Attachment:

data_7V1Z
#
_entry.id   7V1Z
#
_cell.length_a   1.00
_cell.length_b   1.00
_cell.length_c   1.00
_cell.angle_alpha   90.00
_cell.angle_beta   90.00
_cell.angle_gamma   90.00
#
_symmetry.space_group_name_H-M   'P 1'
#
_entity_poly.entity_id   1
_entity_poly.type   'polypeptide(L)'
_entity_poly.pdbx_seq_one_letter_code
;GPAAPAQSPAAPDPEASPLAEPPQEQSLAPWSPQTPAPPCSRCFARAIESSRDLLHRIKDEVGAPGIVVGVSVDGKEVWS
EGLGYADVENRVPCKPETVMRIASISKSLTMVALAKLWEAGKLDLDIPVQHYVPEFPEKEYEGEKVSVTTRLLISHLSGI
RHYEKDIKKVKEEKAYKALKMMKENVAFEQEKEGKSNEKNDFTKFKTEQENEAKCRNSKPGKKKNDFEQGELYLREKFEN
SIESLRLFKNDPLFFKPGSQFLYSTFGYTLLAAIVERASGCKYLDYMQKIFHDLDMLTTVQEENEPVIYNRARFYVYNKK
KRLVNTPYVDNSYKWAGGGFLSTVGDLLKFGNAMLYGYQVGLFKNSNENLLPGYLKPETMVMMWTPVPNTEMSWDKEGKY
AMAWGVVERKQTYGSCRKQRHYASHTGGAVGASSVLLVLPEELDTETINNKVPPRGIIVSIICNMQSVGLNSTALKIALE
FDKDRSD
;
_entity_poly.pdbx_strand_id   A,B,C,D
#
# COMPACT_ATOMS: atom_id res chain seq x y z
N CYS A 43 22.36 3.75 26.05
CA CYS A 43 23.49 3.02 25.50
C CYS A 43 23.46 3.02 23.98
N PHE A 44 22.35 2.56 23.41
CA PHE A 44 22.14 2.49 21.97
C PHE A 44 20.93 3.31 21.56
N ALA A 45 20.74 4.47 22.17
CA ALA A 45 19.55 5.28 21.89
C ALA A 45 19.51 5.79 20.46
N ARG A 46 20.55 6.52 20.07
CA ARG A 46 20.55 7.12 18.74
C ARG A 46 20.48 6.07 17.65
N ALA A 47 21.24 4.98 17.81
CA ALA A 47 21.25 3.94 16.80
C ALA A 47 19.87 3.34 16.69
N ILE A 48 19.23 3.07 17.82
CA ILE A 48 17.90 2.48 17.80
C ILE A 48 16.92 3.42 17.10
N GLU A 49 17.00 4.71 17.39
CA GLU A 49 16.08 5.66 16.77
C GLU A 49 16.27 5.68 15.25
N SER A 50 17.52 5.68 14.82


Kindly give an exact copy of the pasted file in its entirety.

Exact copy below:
data_7V1Z
#
_entry.id   7V1Z
#
_cell.length_a   1.00
_cell.length_b   1.00
_cell.length_c   1.00
_cell.angle_alpha   90.00
_cell.angle_beta   90.00
_cell.angle_gamma   90.00
#
_symmetry.space_group_name_H-M   'P 1'
#
_entity_poly.entity_id   1
_entity_poly.type   'polypeptide(L)'
_entity_poly.pdbx_seq_one_letter_code
;GPAAPAQSPAAPDPEASPLAEPPQEQSLAPWSPQTPAPPCSRCFARAIESSRDLLHRIKDEVGAPGIVVGVSVDGKEVWS
EGLGYADVENRVPCKPETVMRIASISKSLTMVALAKLWEAGKLDLDIPVQHYVPEFPEKEYEGEKVSVTTRLLISHLSGI
RHYEKDIKKVKEEKAYKALKMMKENVAFEQEKEGKSNEKNDFTKFKTEQENEAKCRNSKPGKKKNDFEQGELYLREKFEN
SIESLRLFKNDPLFFKPGSQFLYSTFGYTLLAAIVERASGCKYLDYMQKIFHDLDMLTTVQEENEPVIYNRARFYVYNKK
KRLVNTPYVDNSYKWAGGGFLSTVGDLLKFGNAMLYGYQVGLFKNSNENLLPGYLKPETMVMMWTPVPNTEMSWDKEGKY
AMAWGVVERKQTYGSCRKQRHYASHTGGAVGASSVLLVLPEELDTETINNKVPPRGIIVSIICNMQSVGLNSTALKIALE
FDKDRSD
;
_entity_poly.pdbx_strand_id   A,B,C,D
#
# COMPACT_ATOMS: atom_id res chain seq x y z
N CYS A 43 22.36 3.75 26.05
CA CYS A 43 23.49 3.02 25.50
C CYS A 43 23.46 3.02 23.98
N PHE A 44 22.35 2.56 23.41
CA PHE A 44 22.14 2.49 21.97
C PHE A 44 20.93 3.31 21.56
N ALA A 45 20.74 4.47 22.17
CA ALA A 45 19.55 5.28 21.89
C ALA A 45 19.51 5.79 20.46
N ARG A 46 20.55 6.52 20.07
CA ARG A 46 20.55 7.12 18.74
C ARG A 46 20.48 6.07 17.65
N ALA A 47 21.24 4.98 17.81
CA ALA A 47 21.25 3.94 16.80
C ALA A 47 19.87 3.34 16.69
N ILE A 48 19.23 3.07 17.82
CA ILE A 48 17.90 2.48 17.80
C ILE A 48 16.92 3.42 17.10
N GLU A 49 17.00 4.71 17.39
CA GLU A 49 16.08 5.66 16.77
C GLU A 49 16.27 5.68 15.25
N SER A 50 17.52 5.68 14.82